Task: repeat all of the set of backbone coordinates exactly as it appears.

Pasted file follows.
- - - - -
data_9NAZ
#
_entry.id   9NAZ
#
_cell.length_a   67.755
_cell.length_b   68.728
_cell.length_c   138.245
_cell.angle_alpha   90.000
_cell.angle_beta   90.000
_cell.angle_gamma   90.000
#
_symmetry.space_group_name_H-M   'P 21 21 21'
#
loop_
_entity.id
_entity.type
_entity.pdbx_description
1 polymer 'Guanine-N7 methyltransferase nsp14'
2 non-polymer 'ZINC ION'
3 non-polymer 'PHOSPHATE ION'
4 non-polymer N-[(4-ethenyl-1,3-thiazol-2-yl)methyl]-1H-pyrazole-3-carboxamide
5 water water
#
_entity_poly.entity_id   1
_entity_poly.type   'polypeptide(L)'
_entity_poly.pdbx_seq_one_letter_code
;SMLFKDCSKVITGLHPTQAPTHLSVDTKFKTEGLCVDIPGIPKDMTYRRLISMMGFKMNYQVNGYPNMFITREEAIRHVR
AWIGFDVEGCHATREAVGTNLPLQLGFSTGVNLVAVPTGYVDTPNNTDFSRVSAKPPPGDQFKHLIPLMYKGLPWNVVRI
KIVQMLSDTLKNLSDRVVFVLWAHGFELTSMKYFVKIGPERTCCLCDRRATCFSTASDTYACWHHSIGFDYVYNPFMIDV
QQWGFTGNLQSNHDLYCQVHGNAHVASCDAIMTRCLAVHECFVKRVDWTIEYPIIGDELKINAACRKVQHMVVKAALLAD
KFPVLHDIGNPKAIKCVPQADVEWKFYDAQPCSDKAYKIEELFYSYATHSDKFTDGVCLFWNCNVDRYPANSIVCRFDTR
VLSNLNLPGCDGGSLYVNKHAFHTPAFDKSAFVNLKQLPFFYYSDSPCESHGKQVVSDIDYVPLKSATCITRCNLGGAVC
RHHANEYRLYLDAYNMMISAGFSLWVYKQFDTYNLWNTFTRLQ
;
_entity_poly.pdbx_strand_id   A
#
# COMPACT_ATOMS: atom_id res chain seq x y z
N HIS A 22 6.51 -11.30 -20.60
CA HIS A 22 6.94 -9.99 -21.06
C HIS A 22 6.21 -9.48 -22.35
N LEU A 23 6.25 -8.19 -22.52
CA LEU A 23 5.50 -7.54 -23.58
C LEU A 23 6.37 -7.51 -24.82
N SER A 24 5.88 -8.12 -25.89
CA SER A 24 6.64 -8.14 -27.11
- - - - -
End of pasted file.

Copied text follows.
data_9NAZ
#
_entry.id   9NAZ
#
_cell.length_a   67.755
_cell.length_b   68.728
_cell.length_c   138.245
_cell.angle_alpha   90.000
_cell.angle_beta   90.000
_cell.angle_gamma   90.000
#
_symmetry.space_group_name_H-M   'P 21 21 21'
#
loop_
_entity.id
_entity.type
_entity.pdbx_description
1 polymer 'Guanine-N7 methyltransferase nsp14'
2 non-polymer 'ZINC ION'
3 non-polymer 'PHOSPHATE ION'
4 non-polymer N-[(4-ethenyl-1,3-thiazol-2-yl)methyl]-1H-pyrazole-3-carboxamide
5 water water
#
_entity_poly.entity_id   1
_entity_poly.type   'polypeptide(L)'
_entity_poly.pdbx_seq_one_letter_code
;SMLFKDCSKVITGLHPTQAPTHLSVDTKFKTEGLCVDIPGIPKDMTYRRLISMMGFKMNYQVNGYPNMFITREEAIRHVR
AWIGFDVEGCHATREAVGTNLPLQLGFSTGVNLVAVPTGYVDTPNNTDFSRVSAKPPPGDQFKHLIPLMYKGLPWNVVRI
KIVQMLSDTLKNLSDRVVFVLWAHGFELTSMKYFVKIGPERTCCLCDRRATCFSTASDTYACWHHSIGFDYVYNPFMIDV
QQWGFTGNLQSNHDLYCQVHGNAHVASCDAIMTRCLAVHECFVKRVDWTIEYPIIGDELKINAACRKVQHMVVKAALLAD
KFPVLHDIGNPKAIKCVPQADVEWKFYDAQPCSDKAYKIEELFYSYATHSDKFTDGVCLFWNCNVDRYPANSIVCRFDTR
VLSNLNLPGCDGGSLYVNKHAFHTPAFDKSAFVNLKQLPFFYYSDSPCESHGKQVVSDIDYVPLKSATCITRCNLGGAVC
RHHANEYRLYLDAYNMMISAGFSLWVYKQFDTYNLWNTFTRLQ
;
_entity_poly.pdbx_strand_id   A
#
# COMPACT_ATOMS: atom_id res chain seq x y z
N HIS A 22 6.51 -11.30 -20.60
CA HIS A 22 6.94 -9.99 -21.06
C HIS A 22 6.21 -9.48 -22.35
N LEU A 23 6.25 -8.19 -22.52
CA LEU A 23 5.50 -7.54 -23.58
C LEU A 23 6.37 -7.51 -24.82
N SER A 24 5.88 -8.12 -25.89
CA SER A 24 6.64 -8.14 -27.11